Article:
Wednesday, November 25, 2009

The right decision by the Supreme Court

The Supreme Court have just spoken and they have announced their judgement: the banks can continue to charge for unauthorised overdrafts; their charges are not excessive. There is now a great deal of noise from campaigners who want the charges refunded to those who took money from banks that they weren't authorised to take and wasn't their money to take.

So, I for one want to speak up for the responsible customers who keep to the agreement to spend only their own money or not to take other people's money without permission. These people would have been the big losers if the Supreme Court had gone the other way. They would have been stung for charges as it would almost certainly have meant the end of free banking. Why penalise the responsible?

If your can't stick to the agreement you made, expect penalties, and accept responsibility for your own actions.

Sent via BlackBerry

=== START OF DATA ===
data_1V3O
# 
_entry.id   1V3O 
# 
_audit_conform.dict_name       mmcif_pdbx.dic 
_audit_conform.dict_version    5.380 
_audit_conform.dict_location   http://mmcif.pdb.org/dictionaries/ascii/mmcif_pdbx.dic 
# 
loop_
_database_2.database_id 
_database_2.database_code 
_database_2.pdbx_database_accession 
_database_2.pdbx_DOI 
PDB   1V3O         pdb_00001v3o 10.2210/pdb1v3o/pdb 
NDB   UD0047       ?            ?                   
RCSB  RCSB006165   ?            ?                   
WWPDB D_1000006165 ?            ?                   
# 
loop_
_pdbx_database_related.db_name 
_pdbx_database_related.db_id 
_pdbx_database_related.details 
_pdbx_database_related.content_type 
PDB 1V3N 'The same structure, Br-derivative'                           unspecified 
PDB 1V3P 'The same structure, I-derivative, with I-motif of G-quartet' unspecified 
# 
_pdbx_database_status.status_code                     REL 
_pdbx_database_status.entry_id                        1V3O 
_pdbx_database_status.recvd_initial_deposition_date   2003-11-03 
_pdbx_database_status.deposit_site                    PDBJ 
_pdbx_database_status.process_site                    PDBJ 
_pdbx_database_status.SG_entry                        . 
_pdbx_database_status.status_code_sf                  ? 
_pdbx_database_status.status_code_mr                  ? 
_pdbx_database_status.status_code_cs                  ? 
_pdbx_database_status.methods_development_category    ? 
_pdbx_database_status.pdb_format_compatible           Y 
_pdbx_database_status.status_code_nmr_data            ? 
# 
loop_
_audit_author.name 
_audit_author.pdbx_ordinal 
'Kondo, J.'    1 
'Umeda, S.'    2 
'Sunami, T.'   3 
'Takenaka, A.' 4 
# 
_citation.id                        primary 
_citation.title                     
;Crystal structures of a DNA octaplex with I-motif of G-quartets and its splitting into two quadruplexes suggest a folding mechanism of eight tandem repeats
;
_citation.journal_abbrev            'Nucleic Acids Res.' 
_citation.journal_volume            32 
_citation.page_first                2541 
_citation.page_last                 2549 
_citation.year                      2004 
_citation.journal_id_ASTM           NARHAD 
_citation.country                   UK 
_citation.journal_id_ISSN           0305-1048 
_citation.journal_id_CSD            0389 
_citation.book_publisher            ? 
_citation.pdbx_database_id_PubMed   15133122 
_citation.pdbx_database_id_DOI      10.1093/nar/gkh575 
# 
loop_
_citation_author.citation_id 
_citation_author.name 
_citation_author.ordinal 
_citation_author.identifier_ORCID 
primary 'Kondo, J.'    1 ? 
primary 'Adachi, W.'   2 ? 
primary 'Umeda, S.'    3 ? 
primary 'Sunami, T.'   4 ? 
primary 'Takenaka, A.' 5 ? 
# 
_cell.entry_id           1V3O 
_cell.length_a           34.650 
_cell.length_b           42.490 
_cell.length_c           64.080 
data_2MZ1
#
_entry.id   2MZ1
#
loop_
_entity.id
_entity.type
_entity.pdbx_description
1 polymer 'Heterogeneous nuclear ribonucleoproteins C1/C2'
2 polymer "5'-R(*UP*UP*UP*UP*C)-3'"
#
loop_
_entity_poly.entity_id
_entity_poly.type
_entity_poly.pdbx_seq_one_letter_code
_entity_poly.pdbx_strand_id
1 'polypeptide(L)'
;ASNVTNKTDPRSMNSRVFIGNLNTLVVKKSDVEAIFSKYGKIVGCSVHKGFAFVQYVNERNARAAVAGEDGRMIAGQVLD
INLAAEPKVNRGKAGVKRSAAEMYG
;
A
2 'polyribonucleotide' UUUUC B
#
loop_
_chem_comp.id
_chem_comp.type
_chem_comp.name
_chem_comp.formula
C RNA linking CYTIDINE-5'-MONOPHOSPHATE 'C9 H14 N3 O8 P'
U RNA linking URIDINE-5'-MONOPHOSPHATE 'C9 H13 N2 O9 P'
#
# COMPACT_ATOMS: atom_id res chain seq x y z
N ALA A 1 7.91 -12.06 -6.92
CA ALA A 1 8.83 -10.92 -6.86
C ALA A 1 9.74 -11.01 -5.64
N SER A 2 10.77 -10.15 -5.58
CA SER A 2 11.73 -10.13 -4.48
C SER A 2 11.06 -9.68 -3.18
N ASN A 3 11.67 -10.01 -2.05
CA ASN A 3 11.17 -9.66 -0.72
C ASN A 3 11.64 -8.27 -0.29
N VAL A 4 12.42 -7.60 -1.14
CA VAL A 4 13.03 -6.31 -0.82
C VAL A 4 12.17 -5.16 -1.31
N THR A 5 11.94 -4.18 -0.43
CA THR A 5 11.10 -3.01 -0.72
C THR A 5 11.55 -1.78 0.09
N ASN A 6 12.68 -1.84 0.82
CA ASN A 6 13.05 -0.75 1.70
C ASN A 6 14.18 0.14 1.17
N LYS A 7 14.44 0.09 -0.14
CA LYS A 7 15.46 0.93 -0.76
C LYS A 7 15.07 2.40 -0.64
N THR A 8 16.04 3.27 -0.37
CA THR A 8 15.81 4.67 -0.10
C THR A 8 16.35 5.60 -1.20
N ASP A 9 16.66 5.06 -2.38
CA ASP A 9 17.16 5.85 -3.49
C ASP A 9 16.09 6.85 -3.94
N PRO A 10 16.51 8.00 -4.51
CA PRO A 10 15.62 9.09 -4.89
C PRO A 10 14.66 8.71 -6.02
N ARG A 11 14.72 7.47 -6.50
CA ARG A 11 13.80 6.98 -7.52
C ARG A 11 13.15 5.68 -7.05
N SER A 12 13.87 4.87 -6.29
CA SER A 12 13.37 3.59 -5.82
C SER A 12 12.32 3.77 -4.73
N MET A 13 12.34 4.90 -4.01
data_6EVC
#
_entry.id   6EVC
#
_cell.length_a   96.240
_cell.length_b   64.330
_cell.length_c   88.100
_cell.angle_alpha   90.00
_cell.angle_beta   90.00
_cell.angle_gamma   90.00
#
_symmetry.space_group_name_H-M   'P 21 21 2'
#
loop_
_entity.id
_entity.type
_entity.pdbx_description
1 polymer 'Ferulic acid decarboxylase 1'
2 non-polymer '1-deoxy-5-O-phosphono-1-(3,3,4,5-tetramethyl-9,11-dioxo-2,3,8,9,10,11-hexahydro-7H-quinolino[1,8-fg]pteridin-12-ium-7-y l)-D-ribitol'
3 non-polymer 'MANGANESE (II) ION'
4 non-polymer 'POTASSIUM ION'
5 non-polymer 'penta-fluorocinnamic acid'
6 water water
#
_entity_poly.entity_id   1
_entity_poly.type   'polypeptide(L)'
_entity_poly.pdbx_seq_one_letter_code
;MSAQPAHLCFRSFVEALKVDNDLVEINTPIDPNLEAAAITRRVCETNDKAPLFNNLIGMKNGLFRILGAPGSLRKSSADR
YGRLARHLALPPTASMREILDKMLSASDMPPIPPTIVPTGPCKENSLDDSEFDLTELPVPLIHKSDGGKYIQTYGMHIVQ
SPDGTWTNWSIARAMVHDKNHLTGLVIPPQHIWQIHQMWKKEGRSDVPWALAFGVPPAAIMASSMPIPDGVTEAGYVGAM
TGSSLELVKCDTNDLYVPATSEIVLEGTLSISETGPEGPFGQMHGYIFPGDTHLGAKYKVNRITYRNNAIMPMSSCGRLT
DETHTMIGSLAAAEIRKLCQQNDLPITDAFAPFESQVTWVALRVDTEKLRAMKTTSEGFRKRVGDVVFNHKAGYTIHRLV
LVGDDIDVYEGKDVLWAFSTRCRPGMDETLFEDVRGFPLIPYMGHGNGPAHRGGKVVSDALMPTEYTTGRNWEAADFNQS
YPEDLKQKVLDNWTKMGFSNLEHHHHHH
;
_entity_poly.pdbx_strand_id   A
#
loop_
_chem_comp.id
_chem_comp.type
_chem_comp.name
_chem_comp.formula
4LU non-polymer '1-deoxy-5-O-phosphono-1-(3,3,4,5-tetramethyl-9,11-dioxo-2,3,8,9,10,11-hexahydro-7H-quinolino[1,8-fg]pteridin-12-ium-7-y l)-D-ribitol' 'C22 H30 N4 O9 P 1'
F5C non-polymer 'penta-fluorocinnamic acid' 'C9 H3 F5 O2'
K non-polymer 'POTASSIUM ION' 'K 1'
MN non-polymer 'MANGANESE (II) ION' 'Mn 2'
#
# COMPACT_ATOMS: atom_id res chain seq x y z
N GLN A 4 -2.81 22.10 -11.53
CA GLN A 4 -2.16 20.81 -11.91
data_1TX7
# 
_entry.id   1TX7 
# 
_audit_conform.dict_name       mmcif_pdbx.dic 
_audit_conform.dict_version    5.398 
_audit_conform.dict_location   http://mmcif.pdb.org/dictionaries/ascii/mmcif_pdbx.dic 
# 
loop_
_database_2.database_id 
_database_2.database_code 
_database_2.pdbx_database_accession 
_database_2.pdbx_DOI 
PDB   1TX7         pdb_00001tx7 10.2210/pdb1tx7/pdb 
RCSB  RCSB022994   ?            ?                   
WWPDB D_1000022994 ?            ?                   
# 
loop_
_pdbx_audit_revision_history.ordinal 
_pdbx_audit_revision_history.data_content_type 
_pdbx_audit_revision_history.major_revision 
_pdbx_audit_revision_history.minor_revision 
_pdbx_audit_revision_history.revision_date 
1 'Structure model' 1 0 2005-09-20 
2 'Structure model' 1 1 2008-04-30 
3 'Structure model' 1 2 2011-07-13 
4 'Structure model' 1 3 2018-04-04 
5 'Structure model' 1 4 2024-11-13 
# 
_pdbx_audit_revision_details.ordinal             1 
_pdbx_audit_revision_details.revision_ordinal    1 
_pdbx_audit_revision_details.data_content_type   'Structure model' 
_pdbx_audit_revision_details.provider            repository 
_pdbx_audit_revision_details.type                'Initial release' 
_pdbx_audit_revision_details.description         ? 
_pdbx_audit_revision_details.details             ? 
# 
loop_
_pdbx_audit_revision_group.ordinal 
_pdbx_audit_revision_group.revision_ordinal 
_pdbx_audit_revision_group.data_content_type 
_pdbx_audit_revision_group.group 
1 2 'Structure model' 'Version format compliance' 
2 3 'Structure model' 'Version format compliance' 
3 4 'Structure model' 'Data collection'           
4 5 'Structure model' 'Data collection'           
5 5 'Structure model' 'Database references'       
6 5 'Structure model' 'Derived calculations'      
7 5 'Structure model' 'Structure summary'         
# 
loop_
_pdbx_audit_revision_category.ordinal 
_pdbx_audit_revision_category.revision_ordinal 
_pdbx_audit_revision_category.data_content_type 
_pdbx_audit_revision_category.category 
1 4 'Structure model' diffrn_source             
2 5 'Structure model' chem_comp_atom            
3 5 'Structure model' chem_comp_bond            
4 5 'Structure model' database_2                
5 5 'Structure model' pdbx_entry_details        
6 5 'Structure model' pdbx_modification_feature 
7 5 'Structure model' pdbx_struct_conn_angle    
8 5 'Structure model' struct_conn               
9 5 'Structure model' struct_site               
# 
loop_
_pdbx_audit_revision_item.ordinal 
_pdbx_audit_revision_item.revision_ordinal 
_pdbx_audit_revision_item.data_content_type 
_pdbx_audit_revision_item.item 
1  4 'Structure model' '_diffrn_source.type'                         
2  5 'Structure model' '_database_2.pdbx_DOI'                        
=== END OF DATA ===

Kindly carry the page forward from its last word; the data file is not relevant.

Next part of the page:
Anonymous said...

Agree with you.

Except in very special circumstances incurring an unauthorised overdraft seems like the customer breaking their contract with their bank. They shouldn't therefore expect any sympathy.

The exception circumstances might include e.g. a delay in an inpayment which was not the customer's fault e.g. their salary payment being late.

RobC said...

While I agree with your general sentiment that the rekless should not be subsidised by the prudent, from my work experience I am aware that many paying these charges are simply people who are struggling for various reasons, not necessarily of their making, to make ends meet. Excess charges exacerbate their difficulties and often you start paying charges on charges etc. There are ways to combat this but in truth most are not highly literate and numerate middle class professionals who can play the system to their advantage.

Banks should of course charge but their charges must be fair, perhaps say £5 - £10 rather than £38 per item. Many though by no means all have reviewed their charging structures recently so hopefully these problems will not recur so widely in the future.